LIFE PORN: [SYMPOSIUM + THE DEATH OF SOCRATES]

1258421

PLATO’s: SYMPOSIUM AND THE DEATH OF SOCRATES…

…is quite simply the most beautiful thing I have ever read. Never has a piece of literature been so inarguably explorative and open.

I first came across Plato’s writings of Socrates aged 16, when studying for my philosophy A-Level. I found it so enlightening even then and intensely questioning. It encouraged me to seek deeper within myself and the universe to explore new ideas and keep my mind wide open.

Unfortunately however, the teachers could not see my long brewing passion for philosophy and were more interested in me shutting up and learning how to pass the necessary exams. As a result of my questioning I was kicked off the philosophy course. Funny that, seeing as philosophy is all about asking questions?!

7 years later however, I rediscovered these wonderful writings in Shoreditch’s “Paper and Cup”, a coffee shop run by the local treatment centre for addicts, which sells second hand books.

A few months down the line of dipping in and out of reading on the tube, car journey’s, ibiza beaches and an excursion to the alps I have finally come to the end of this incredible book.

Symposium and the death of Socrates is split into several parts:

The first being Symposium, involving a discussion around a meal between seven people including Socrates in which ideas of Love, gender and sexuality are explored. It is so incredibly refreshing to hear open minded ideas around these subjects being explored free of any prejudice and discrimination. The acceptance around each others preferences and ideas back then forces me to ask why we are so closed minded and prudish in our modern society. If it was ok to be Gay, Bi, Trans or whatever you felt like in ancient Athens, then at which point did we become so intolerant and hateful?

Furthermore, the way they discuss these ideas; one at a time around a table without interrupting each other, can teach us lessons on how to patiently listen to one another’s ideas, taking time to fully hear and digest them. Symposium inadvertently teaches us to be emotionally tuned in whilst not cutting into another’s argument with an intrusively emotional reaction; but instead to process our feelings around another’s thoughts and respond thoughtfully providing a questioning and emotionally thorough response.

To me this is like looking into a dream. A world in which we are taught to listen, to question and to accept each other for our differences. Perhaps this would help us to live more harmoniously together. Politics would perhaps be less about, media, money and quick fixes and more about taking the time to truthfully help people.

The rest of the sections: Euthyphro, Apology, Crito and Phaedo take us from Socrates being accused of “Corrupting the youth” through his trial, the days leading up to his death and his last moments.

“Apology” is a real highlight for me, as Socrates manages to continually disprove the opposition in a calm and contained manner while basically saying “sorry not sorry”. He then accepts the fate given to him by the court saying something along the lines of “I don’t blame you for sentencing me to death because I’m not gonna stop what I’m doing anyways”. It is reminiscent of today in so many ways and shows that often people would rather shoot the messenger than actually address their problems. The actions of the closed minded were and still are so incredibly destructive.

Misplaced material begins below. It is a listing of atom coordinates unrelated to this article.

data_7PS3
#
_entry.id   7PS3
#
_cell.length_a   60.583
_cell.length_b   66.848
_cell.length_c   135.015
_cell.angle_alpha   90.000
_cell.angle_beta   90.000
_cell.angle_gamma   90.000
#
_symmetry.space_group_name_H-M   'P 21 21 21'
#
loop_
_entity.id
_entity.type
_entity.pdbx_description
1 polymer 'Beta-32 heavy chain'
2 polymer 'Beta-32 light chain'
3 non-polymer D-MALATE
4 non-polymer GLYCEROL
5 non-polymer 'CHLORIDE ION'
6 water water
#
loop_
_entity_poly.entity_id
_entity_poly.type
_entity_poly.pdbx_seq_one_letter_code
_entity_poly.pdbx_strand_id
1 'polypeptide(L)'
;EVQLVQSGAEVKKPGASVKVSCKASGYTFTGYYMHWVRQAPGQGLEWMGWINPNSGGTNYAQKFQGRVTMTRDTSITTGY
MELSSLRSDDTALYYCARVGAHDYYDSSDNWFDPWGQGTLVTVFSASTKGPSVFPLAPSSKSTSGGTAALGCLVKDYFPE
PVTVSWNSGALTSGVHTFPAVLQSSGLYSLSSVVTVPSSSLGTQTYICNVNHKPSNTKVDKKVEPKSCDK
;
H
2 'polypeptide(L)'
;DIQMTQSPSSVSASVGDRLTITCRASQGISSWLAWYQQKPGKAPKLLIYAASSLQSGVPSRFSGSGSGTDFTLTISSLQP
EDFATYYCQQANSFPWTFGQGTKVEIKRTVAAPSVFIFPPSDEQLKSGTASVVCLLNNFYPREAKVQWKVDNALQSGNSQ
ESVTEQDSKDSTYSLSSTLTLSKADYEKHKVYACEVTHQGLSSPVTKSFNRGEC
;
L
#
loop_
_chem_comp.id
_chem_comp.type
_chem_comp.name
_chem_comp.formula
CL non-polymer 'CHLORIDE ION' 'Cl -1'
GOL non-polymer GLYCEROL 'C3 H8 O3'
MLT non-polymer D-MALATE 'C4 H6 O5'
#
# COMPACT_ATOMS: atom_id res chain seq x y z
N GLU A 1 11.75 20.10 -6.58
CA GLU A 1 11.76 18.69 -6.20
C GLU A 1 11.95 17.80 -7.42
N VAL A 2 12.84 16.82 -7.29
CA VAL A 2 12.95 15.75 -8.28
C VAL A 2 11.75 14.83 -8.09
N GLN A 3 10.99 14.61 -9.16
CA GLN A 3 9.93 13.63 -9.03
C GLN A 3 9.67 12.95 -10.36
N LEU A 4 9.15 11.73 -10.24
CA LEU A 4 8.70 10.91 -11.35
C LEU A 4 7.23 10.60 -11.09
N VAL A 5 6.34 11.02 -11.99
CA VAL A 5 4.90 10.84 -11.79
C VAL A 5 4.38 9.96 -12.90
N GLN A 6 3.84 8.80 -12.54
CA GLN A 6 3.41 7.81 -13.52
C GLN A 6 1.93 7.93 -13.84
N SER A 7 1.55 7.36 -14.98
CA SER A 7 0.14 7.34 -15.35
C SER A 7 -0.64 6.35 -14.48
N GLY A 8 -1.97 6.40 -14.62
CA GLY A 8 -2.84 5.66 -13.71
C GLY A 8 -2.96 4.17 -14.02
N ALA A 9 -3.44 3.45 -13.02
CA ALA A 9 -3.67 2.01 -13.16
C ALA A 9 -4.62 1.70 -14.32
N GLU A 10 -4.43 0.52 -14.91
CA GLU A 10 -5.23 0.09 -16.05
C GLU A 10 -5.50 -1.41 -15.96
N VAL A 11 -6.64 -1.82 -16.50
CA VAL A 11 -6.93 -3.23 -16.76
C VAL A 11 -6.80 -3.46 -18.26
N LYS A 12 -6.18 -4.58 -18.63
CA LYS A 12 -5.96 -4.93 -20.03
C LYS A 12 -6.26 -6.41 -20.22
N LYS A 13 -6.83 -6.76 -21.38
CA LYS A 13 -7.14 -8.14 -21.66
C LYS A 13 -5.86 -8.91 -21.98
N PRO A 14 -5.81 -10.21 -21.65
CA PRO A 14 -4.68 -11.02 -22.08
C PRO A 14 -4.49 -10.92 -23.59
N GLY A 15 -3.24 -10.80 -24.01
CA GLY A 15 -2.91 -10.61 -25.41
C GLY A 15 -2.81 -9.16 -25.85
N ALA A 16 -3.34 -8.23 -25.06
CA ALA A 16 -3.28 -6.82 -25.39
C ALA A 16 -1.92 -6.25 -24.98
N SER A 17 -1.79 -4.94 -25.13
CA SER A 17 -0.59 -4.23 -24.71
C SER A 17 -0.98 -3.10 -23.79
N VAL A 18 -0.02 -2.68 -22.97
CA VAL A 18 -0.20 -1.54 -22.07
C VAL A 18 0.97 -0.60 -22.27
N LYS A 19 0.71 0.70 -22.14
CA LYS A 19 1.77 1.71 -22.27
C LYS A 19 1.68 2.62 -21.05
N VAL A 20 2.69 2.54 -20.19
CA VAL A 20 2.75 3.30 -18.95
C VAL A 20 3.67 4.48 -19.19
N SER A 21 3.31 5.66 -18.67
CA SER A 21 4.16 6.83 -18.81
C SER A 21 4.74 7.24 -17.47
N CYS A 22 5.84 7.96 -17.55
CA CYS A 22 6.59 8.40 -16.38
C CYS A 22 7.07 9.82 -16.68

During Socrates final days in which his friends frequently visit, He and his friends discuss subjects such as: Immortality, Suicide, The Soul, Learning and Nature. The ability of Socrates and his friends to discuss, oppose, move on and re-open arguments is again refreshing to me. There is no judgement, ignorance, unproductive stubbornness or anger; just passion, inquisition and acceptance. Reading this book has proved to me what I have so often felt, which is that questioning is NOT WRONG, it does not harm us unless we are unprepared to open our minds. And if we are not prepared to open our minds how do we ever hope to move in a positive integrated humanistic direction?

In his final day, Socrates explains to his friends why he is not afraid to die but also a convincing argument as to why people (including myself), should perhaps not commit suicide, however miserable we become.

In so many ways this book has been a hugely positive experience and inspiring read. It has helped me through dark patches, increased my own acceptance around my own sexuality and has given me insight into so many subjects beyond anything I have experienced before.

This has been my bible, but one free from rules and expectations, but still incredibly in depth.

I would thoroughly recommend it to anyone! Particularly if they are feeling a little lost or in need of some answers. Not that they will be answered necessarily, but they will most definitely be discussed.

Written and Recommended by Ted Rogers “Artpornblog”

xXx

Leave a Reply

Fill in your details below or click an icon to log in:

WordPress.com Logo

You are commenting using your WordPress.com account. Log Out /  Change )

Google+ photo

You are commenting using your Google+ account. Log Out /  Change )

Twitter picture

You are commenting using your Twitter account. Log Out /  Change )

Facebook photo

You are commenting using your Facebook account. Log Out /  Change )

Connecting to %s